Sebaceous carcinoma: Who gets and causes
Who gets sebaceous carcinoma?
People diagnosed with this rare skin cancer tend to be between:
60 to 80 years of age.
Sebaceous carcinoma (SC) can begin earlier or later. According to research studies, SC has been diagnosed in a 3-year-old child and people in their 90s.
Other risk factors
Anything that increases your risk of getting a disease is a risk factor. For SC, age is a common risk factor. Other risk factors for SC are:
Weakened immune system: A weakened immune system greatly increases the risk for SC. The immune system may be weakened by:
Medicine taken to prevent the body from rejecting a transplanted organ.
Certain medical conditions, such as human immunodeficiency virus (HIV) or cancer.
Some medications used to treat psoriasis or arthritis.
Radiation treatments to the head or neck: People who received these radiation treatments as a child have been diagnosed with this rare skin cancer in their 60s and 70s. SC also develops in children who receive radiation treatments for retinoblastoma, a cancer that develops in the eye.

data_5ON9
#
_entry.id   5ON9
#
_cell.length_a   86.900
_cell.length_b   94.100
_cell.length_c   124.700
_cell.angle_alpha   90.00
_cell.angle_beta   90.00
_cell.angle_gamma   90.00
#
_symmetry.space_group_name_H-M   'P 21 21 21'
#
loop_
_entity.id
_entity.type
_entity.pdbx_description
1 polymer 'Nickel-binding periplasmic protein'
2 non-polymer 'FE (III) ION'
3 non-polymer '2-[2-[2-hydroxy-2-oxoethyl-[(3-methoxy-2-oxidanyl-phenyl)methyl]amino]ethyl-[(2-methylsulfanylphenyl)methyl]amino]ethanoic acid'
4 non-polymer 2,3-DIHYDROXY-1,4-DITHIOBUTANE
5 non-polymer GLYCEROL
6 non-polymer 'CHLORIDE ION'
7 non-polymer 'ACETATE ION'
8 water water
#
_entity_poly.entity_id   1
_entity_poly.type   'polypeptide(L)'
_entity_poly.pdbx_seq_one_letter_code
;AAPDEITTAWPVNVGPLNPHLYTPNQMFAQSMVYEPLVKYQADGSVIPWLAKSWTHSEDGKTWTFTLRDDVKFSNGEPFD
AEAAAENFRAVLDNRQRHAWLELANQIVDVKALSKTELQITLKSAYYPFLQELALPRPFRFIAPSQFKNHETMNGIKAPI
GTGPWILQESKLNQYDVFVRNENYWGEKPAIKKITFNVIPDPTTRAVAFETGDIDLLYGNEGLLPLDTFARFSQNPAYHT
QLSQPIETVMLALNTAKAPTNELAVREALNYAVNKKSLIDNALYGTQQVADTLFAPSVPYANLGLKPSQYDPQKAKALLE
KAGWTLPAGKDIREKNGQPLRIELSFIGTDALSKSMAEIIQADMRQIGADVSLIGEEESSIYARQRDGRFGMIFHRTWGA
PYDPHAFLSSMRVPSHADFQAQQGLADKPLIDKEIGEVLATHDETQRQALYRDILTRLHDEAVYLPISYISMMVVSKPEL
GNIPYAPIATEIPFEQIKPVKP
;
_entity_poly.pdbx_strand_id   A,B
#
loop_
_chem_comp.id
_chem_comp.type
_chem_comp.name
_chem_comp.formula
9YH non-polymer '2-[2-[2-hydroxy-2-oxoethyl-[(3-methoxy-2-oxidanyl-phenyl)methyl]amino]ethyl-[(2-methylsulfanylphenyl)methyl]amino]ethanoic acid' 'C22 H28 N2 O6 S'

Asian heritage: SC on the eyelid may be more common in Asians. Some studies suggest this. Others studies have not found this to be true.
Muir-Torre syndrome: This is a rare medical condition. Many people do not know they have this condition until they are diagnosed with SC.
People who have Muir-Torre syndrome have a higher risk of developing some cancers. The risk is greatest for developing a type of colon cancer. Your doctor can talk with you about testing to find colon cancer in its earliest stage.
What causes sebaceous carcinoma?
SC is rare, so scientists still have much to learn, including what causes it. Because most SCs develop on the head and neck, the sun may play a role in causing this rare skin cancer.
If you notice a growth on your eyelid, it is important that you see a dermatologist for a diagnosis.
Dasgupta et al. "A retrospective review of 1349 cases of sebaceous carcinoma." Cancer, 2009, SEER database study.
Harwood CA, McGregor JM, Swale VJ, et al. “High frequency and diversity of cutaneous appendageal tumors in organ transplant recipients.” J Am Acad Dermatol. 2003;48:401-8.
Omura NE, Collison DW, Perry AE, et al. “Sebaceous carcinoma in children.” J Am Acad Dermatol. 2002;47(6):950-3.
Spencer JM, Nossa R, Tse DT et al. “Sebaceous carcinoma of the eyelid treated with Mohs micrographic surgery.” J Am Acad Dermatol. 2001;44:1004-9.
All content solely developed by the American Academy of Dermatology